Imagine a scenario in which three quarterbacks are set to battle it out for the starting spot. In the situations leading up to the Week 1 game, one quarterback has consistently played well while the other two have faltered at times. You'd obviously go with the guy who's looked the best, right?

But what if you knew the added information that the quarterback shining is a rookie who has no regular-season experience and only a few months of NFL practices under his belt, while the other two are veterans, one is familiar with the offensive system and the other has proven to be successful at points in his career. Would the labels impact your decision?

Obviously, this oddly specific scenario alludes to the quarterback competition going on with the Redskins. If rookie Dwayne Haskins performs the best leading up to the season, should he be given the nod over veterans Case Keenum and Colt McCoy despite their advantage in experience? According to NBC Sports Washington's Brian Mitchell, that's exactly how it should go.

"If Dwayne Haskins seems to show you that he's the best quarterback out there, why not play him," Mitchell said. "I don't think it's a situation where you have to play the veterans before him. If he is the best quarterback in training camp, he goes out in preseason and proves that he's the best, he goes on the football field."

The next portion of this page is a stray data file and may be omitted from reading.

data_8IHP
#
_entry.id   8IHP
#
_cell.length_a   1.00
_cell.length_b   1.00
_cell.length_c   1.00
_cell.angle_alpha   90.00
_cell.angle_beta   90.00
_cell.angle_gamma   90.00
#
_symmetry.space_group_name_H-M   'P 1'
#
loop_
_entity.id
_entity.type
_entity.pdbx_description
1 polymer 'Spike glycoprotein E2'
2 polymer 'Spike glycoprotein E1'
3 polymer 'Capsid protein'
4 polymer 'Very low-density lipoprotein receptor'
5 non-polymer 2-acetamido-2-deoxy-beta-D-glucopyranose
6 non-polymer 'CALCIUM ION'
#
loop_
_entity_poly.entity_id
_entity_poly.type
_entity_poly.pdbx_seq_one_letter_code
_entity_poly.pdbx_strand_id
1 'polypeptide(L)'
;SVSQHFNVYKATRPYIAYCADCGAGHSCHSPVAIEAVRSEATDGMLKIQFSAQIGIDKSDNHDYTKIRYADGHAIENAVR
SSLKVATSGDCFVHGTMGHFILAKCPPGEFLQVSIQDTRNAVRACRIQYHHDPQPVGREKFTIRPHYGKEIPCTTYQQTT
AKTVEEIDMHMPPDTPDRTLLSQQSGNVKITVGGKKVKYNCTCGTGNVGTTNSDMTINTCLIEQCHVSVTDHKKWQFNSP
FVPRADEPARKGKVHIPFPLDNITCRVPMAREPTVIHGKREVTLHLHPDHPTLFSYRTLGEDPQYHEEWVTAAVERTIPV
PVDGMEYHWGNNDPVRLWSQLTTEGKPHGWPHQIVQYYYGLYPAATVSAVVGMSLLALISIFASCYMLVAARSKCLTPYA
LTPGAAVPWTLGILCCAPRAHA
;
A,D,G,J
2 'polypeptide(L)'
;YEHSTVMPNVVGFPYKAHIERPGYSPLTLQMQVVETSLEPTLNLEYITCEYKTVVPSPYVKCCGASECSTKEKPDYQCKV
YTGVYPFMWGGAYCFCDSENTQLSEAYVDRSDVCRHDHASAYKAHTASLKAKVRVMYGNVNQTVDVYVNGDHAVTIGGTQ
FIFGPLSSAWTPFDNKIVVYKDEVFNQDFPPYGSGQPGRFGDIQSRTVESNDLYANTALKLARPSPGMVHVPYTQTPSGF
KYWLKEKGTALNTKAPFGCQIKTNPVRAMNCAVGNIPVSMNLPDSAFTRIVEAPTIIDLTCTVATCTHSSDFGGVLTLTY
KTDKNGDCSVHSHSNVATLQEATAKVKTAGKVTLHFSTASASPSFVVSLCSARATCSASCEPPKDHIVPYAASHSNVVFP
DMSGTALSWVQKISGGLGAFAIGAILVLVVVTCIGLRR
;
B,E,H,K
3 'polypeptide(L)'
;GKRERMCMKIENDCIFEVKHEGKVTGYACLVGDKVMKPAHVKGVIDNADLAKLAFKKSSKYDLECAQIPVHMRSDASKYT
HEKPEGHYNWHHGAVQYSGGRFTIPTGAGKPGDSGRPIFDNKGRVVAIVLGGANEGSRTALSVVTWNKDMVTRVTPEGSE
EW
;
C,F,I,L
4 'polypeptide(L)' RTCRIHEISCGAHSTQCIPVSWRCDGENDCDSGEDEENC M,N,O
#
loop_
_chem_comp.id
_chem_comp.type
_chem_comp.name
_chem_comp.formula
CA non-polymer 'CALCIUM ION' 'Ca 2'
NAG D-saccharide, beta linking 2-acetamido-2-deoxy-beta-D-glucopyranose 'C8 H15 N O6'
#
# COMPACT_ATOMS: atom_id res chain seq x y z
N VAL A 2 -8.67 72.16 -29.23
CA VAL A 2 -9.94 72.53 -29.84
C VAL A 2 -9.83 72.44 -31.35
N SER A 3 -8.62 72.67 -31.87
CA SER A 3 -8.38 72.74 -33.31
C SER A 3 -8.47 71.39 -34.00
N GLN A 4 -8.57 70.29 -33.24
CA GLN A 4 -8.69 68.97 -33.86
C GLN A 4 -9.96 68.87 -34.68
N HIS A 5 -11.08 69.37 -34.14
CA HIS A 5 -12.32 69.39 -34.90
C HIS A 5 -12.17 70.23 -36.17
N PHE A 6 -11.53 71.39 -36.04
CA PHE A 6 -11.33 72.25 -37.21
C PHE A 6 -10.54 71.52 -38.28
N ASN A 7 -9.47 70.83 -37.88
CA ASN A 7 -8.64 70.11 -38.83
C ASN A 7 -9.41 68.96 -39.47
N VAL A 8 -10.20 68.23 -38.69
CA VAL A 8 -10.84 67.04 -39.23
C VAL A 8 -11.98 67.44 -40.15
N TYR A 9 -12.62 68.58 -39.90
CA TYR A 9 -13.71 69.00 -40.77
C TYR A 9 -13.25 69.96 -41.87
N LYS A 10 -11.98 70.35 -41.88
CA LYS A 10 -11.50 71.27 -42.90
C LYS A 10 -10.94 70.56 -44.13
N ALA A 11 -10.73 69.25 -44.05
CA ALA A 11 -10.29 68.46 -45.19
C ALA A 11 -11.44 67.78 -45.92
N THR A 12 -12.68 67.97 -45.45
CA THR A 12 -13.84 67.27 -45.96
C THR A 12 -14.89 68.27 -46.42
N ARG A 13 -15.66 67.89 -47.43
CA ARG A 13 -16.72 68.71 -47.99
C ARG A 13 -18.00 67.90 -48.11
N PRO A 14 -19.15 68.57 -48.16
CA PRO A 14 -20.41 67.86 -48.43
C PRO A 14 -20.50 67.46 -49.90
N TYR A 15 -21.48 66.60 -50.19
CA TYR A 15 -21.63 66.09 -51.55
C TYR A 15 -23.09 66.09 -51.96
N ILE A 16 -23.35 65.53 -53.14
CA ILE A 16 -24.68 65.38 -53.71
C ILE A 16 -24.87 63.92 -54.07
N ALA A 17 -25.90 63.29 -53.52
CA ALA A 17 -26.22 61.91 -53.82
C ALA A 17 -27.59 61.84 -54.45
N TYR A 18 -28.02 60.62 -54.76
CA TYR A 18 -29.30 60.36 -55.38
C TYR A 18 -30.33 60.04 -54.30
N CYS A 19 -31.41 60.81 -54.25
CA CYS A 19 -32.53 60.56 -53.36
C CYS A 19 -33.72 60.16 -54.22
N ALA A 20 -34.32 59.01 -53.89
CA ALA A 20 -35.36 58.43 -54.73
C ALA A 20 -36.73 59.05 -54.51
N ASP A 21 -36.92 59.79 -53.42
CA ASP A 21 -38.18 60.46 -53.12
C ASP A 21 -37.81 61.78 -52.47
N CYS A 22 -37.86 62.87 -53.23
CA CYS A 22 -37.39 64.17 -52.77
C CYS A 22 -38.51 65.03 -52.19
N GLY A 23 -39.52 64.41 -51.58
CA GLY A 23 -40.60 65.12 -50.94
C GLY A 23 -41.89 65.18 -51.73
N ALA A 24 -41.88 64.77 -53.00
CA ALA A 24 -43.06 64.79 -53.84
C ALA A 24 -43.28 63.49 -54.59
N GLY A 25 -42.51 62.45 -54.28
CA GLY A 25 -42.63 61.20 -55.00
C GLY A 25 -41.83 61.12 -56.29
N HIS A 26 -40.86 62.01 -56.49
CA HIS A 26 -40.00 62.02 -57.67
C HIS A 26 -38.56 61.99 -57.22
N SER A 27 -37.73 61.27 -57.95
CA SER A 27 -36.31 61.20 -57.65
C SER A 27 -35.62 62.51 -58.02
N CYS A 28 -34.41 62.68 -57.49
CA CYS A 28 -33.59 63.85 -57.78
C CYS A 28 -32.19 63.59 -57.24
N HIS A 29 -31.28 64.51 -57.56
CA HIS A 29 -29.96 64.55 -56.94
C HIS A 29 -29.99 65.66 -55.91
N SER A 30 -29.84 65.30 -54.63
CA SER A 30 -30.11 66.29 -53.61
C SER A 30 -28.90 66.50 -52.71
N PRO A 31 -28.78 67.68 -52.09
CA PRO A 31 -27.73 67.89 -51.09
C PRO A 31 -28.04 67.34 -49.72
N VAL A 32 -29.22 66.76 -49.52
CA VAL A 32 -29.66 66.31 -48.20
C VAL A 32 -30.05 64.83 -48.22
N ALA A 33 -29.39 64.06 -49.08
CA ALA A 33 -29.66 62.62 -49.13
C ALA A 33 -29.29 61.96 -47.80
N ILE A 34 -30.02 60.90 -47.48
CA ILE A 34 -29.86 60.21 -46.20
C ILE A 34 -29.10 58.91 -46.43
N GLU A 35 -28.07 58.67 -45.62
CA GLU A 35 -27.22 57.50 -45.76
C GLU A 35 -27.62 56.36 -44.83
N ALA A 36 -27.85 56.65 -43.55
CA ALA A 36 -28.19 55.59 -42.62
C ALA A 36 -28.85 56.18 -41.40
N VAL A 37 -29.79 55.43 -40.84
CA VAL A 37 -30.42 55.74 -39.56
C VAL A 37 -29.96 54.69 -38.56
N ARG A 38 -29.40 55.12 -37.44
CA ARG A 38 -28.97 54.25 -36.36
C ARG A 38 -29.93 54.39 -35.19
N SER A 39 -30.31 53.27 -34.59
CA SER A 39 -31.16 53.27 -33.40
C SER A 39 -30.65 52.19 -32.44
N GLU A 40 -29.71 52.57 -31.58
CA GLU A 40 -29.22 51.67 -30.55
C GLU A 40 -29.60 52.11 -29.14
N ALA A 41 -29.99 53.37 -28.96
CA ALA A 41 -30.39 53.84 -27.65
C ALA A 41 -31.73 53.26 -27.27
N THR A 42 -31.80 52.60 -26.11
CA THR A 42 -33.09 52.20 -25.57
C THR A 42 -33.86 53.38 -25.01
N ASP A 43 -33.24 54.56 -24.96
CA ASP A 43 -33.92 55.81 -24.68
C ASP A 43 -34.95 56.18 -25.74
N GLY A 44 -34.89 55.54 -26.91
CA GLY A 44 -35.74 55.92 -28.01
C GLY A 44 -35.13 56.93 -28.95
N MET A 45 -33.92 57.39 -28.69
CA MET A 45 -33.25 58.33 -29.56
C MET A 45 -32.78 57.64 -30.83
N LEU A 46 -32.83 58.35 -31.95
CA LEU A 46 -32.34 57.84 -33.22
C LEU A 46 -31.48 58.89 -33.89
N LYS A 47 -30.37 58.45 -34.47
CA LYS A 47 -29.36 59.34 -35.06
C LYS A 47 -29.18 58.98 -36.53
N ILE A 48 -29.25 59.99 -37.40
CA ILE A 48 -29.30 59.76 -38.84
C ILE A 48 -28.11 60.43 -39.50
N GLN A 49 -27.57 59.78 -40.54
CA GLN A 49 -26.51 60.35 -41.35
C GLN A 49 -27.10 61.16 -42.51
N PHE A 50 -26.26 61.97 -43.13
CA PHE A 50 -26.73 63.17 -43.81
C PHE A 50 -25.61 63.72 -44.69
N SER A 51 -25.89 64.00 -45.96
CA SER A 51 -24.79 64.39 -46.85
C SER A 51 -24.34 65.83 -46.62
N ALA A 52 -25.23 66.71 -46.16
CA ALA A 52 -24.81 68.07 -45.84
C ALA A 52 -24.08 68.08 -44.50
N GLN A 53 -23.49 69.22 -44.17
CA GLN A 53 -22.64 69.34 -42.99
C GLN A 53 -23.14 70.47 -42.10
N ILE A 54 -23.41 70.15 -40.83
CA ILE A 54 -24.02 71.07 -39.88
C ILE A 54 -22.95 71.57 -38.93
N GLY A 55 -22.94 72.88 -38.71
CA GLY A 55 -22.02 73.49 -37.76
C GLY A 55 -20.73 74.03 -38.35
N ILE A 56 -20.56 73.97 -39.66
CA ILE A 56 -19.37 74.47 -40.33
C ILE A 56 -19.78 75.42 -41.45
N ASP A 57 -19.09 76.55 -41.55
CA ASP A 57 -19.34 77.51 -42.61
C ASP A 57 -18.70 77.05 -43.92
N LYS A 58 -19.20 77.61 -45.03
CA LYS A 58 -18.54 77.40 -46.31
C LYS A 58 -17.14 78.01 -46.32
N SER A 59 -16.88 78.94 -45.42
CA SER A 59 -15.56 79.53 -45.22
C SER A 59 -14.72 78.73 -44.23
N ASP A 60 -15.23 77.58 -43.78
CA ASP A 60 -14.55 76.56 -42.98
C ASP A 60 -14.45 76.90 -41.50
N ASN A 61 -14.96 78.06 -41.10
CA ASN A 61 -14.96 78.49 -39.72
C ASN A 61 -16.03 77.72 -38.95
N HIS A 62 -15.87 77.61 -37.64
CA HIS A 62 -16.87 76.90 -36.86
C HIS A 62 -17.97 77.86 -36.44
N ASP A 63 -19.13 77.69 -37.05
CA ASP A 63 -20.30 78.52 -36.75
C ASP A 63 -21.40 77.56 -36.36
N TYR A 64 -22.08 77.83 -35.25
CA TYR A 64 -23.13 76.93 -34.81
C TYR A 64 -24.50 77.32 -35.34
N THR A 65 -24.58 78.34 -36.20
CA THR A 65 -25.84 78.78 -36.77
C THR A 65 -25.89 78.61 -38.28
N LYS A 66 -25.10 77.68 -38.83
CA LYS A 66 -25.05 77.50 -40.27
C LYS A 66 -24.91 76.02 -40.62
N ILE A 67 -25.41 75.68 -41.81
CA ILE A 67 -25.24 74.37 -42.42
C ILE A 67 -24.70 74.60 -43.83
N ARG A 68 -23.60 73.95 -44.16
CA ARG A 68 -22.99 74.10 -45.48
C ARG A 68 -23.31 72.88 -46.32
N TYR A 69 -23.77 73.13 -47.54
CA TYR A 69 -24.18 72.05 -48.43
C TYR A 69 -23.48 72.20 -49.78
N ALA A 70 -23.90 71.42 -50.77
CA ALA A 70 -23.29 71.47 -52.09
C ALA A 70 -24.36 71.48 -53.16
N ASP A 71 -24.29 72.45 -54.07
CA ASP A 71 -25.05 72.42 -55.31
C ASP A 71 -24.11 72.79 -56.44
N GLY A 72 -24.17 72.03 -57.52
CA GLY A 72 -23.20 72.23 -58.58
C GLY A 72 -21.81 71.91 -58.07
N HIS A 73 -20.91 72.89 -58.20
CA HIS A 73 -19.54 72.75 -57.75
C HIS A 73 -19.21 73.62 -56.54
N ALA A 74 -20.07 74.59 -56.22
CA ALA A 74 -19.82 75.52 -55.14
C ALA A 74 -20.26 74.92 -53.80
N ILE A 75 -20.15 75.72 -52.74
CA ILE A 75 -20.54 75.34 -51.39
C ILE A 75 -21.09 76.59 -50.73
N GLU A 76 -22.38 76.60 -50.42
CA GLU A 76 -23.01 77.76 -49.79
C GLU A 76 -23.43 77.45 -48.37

For Mitchell, the decision on who is the starting quarterback doesn't revolve around experience or things of the past. All that matters is what is going on in the moment. If Dwayne Haskins sticks out through July and August, Mitchell believes he deserves the opportunity to be the guy for Washington. Rookie or veteran, it's about who's playing the best.

This way of choosing is also ideal to the former Redskin because it allows for Haskins progression and emergence to come naturally. By determining if he's ready or not solely on what is seen out of him, there's no risk of pushing him out there before he's ready or holding him back for longer than needed, according to Mitchell.

"I look at Dwayne Haskins in this way: You don't have to rush him, you don't have to truly patient," Mitchell said. "You allow him to go through the process."

Much like JP Finlay, Mitchell believes that Haskins was selected at No. 15 for a reason. Even if an "R" may show up next to his name this season, that shouldn't keep him off the field. If he looks ready, then Mitchell believes he should get the nod as early as Week 1.